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St. John's Conference Explores Impact of Immigration on US Society

Friday, 10 April 2015

More than 250 St. John’s University students, faculty, and administrators joined diplomats, community leaders, and scholars for a two-day conference that explored the economic and social ramifications of rising Hispanic immigration to the United States. 

The conference, “Looking Beyond the Fence: Politics, Power, and the Future of US Immigration,” took place on March 27–28 at the Queens, NY, campus.  The event was part of a series of multidisciplinary conferences on immigration and human rights organized by St. John’s Center for Latin American and Caribbean Studies (CLACS).

“Our goal is to disseminate the most recent academic research in this area, within the context of the University’s Vincentian mission,” said Alina Camacho-Gingerich, Ph.D., director of CLACS and professor of Spanish. The conference was cosponsored by St. John's Office of the Provost, Division of Student Affairs, and the Touro College School of Health Sciences.  Dr. Camacho-Gingerich and her Immigration Task Force, composed of CLACS-affiliated faculty and students, organized the conference.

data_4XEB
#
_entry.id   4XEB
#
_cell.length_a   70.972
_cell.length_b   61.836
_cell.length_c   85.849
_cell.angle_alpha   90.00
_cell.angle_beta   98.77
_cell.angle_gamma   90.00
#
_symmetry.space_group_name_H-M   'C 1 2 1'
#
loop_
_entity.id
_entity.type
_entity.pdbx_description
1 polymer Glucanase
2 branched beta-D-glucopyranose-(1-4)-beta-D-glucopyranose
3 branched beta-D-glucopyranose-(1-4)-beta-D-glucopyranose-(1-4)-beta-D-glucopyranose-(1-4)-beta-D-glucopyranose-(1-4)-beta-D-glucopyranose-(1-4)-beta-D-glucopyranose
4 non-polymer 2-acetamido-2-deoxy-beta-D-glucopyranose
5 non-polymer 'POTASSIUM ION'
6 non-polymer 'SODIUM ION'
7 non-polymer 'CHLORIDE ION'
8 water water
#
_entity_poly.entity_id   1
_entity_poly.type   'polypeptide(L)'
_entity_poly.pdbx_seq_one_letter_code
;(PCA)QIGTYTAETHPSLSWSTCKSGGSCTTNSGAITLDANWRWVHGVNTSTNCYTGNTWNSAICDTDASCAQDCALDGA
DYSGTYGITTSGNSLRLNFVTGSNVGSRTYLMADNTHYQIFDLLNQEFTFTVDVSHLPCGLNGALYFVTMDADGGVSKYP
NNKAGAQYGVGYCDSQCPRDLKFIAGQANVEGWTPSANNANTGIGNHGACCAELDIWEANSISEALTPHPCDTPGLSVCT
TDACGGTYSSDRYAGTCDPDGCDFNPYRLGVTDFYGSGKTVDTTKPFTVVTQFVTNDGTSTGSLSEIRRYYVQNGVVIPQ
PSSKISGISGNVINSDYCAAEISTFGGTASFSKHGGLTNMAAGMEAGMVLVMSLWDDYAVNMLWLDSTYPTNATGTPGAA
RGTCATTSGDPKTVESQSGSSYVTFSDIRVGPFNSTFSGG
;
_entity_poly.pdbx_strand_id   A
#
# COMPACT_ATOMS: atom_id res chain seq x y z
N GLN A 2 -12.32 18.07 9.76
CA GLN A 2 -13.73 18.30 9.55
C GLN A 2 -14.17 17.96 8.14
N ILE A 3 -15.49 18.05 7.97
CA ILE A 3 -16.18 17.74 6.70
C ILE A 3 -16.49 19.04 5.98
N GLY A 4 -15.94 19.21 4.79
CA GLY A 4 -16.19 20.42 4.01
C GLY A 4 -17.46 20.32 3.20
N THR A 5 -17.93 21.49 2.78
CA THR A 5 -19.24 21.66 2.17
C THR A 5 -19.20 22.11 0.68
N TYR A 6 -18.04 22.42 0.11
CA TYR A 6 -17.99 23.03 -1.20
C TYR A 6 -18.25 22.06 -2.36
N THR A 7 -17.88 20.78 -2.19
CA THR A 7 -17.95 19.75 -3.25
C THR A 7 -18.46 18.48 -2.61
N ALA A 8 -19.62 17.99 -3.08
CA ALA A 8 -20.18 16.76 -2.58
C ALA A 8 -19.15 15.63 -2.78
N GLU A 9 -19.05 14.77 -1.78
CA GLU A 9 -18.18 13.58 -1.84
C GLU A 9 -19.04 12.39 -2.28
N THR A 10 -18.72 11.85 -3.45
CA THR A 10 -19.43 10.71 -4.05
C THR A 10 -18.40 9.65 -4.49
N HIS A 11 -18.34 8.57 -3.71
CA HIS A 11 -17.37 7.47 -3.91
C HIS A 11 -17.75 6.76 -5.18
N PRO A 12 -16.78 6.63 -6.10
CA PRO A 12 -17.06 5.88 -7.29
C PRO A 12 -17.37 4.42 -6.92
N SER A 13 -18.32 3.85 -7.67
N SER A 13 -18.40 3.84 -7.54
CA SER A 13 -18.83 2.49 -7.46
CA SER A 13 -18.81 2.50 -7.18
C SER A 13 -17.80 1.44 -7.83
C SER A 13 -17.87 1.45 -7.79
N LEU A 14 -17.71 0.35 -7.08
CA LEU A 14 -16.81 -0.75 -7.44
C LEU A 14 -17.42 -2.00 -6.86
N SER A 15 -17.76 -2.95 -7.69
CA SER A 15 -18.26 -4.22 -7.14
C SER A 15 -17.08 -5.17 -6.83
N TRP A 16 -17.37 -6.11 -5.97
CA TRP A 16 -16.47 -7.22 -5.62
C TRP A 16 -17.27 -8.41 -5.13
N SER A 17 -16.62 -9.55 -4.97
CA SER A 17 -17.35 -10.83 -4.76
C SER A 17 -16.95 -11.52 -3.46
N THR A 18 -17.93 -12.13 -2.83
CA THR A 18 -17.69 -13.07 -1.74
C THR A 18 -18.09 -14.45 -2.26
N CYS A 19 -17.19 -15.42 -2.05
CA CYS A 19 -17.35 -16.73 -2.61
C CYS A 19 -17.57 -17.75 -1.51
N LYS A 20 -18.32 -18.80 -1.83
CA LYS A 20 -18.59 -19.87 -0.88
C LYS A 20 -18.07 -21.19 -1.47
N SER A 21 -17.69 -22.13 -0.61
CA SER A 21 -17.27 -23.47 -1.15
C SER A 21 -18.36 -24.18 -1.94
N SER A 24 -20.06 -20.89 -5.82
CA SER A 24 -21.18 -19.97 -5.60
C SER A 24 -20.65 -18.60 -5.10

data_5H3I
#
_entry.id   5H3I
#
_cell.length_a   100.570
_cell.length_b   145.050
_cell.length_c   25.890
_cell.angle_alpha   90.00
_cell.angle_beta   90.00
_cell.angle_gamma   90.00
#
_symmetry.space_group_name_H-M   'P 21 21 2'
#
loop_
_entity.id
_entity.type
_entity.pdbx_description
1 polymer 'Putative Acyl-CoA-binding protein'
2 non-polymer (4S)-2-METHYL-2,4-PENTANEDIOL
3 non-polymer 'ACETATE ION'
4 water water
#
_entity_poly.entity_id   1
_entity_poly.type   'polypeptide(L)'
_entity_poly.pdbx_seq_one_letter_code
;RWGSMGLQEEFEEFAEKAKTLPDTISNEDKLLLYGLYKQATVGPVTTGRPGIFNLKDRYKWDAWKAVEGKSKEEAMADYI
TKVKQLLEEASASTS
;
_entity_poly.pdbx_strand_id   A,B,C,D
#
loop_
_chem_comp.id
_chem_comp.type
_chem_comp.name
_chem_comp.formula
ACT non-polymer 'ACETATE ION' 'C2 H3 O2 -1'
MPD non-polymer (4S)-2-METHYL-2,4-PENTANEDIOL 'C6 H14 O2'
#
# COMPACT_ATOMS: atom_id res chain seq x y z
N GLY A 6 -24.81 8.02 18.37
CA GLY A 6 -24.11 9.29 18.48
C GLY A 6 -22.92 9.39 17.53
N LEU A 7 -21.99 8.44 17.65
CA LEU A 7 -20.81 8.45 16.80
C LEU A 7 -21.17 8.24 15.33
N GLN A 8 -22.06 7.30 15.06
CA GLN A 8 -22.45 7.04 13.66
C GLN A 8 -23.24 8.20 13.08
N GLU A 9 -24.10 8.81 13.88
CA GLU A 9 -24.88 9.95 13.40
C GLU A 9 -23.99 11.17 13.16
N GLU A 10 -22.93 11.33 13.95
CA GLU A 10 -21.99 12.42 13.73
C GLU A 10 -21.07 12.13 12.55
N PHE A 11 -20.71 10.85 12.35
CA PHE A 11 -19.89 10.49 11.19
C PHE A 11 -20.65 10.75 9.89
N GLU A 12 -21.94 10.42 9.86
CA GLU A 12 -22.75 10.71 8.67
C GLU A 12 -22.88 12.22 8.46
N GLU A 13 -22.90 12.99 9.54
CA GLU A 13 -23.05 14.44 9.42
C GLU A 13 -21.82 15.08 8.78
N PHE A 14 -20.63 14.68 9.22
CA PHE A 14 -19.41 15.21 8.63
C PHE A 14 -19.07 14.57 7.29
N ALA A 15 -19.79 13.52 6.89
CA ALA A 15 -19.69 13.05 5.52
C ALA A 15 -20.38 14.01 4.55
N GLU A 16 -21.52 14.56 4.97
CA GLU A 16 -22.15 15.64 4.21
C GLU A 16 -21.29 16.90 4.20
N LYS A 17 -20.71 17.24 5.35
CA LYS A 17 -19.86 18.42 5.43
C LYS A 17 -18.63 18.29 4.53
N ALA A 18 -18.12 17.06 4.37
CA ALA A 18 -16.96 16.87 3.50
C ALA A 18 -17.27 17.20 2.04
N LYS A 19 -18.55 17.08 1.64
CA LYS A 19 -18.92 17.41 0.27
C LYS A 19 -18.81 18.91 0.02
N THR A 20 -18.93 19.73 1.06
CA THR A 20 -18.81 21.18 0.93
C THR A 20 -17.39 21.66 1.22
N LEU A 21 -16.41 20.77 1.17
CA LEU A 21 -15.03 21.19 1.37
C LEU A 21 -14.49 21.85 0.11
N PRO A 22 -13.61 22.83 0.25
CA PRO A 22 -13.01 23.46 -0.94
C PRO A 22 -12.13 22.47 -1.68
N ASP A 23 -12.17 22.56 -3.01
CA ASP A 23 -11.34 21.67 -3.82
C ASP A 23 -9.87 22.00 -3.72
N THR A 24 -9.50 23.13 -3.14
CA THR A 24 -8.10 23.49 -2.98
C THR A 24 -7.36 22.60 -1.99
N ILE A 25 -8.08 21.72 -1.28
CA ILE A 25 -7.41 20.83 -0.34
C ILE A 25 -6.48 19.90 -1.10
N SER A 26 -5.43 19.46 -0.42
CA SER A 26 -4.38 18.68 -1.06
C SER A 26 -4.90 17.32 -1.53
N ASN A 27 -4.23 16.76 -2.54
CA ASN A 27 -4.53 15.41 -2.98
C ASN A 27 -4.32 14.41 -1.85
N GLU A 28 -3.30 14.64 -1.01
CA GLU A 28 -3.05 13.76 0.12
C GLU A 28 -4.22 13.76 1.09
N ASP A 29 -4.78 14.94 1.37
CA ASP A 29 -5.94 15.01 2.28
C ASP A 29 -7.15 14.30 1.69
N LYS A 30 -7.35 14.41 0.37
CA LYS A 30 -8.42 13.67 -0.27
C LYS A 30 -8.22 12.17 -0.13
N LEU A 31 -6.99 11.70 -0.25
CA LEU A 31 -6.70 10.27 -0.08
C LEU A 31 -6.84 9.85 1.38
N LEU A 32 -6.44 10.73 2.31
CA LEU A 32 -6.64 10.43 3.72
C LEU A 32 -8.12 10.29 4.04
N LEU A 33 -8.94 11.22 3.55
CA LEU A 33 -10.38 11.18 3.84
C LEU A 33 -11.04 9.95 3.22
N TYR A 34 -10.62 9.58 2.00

Robert Mangione, Ed.D., R.Ph. provost, welcomed attendees on the first day of the conference. “It is essential,” he said, “that our society find new ways to address the future of US immigration and fulfill the promise of the inscription on the Statue of Liberty—to provide a refuge for the homeless who come to our shores.”

According to Sandra Fuentes-Berain, consul general of Mexico in New York, “By 2027, Latino immigrants will be the main driver of population growth in the United States.” Citing the estimated 1.2 million Mexican immigrants who live in the metropolitan area, she added that “ensuring their access to documentation, financial counseling, and healthcare services is critical. Latinos are here to stay.”

Thursday's keynote speaker was Rodolfo de la Garza, Ph.D., Eaton Professor of Administrative Law and Municipal Science at the School of International and Public Affairs at Columbia University in New York. He shared his research on Latino political influence. “Latinos as a group voice a left of center consensus on social welfare issues,” he said.  “The 2012 presidential election was the first time that Latino voters enabled a candidate (Obama) to claim a popular mandate.” This influence, he said, will increase as the Hispanic population continues to grow.

Social justice issues dominated remarks by Friday’s keynote speaker, Carmelo Mesa-Lago, Ph.D., distinguished service professor emeritus of economics and Latin American studies at the University of Pittsburgh. He said the end of the US embargo of Cuba raised concerns about quality of life there.

“The Cuban government has blamed its economic problems on the embargo,” he continued, “but the fundamental cause is that it needs to make significant improvements in its economic system. The path is full of obstacles set by Cuba and restrictions from the United States.” Dr. Mesa-Lago observed that meaningful progress may occur at the forthcoming Summit of the Americas in April.

Source: St Johns University

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